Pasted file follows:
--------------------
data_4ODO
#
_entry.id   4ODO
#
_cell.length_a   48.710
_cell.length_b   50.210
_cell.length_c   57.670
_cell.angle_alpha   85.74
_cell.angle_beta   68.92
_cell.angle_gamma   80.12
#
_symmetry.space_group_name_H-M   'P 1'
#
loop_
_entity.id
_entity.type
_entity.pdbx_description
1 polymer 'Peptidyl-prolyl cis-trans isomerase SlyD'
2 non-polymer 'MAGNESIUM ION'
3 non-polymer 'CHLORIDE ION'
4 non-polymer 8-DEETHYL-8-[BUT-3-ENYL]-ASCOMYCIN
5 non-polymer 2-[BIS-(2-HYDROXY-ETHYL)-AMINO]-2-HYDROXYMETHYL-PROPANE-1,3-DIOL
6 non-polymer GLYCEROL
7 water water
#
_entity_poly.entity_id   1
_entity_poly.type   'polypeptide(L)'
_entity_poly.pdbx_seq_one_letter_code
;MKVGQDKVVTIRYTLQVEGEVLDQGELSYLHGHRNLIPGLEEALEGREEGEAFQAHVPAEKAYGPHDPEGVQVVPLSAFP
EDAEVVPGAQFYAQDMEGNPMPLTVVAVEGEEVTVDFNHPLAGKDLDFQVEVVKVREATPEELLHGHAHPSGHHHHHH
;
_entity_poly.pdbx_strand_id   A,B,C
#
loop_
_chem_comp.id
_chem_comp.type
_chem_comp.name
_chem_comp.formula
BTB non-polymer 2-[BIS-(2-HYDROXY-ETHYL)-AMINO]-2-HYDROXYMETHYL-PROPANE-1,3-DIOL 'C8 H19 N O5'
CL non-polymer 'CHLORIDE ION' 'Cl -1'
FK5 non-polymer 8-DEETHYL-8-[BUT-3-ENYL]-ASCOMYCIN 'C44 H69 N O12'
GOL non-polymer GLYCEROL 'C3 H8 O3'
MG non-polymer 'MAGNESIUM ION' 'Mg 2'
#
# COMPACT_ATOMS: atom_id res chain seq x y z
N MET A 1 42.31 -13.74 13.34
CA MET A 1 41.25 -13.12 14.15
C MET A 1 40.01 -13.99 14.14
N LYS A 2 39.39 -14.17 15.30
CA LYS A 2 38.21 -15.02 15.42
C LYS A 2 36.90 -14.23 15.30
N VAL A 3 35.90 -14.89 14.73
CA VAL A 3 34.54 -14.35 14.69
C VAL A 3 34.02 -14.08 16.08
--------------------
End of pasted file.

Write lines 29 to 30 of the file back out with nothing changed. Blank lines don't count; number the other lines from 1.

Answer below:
;MKVGQDKVVTIRYTLQVEGEVLDQGELSYLHGHRNLIPGLEEALEGREEGEAFQAHVPAEKAYGPHDPEGVQVVPLSAFP
EDAEVVPGAQFYAQDMEGNPMPLTVVAVEGEEVTVDFNHPLAGKDLDFQVEVVKVREATPEELLHGHAHPSGHHHHHH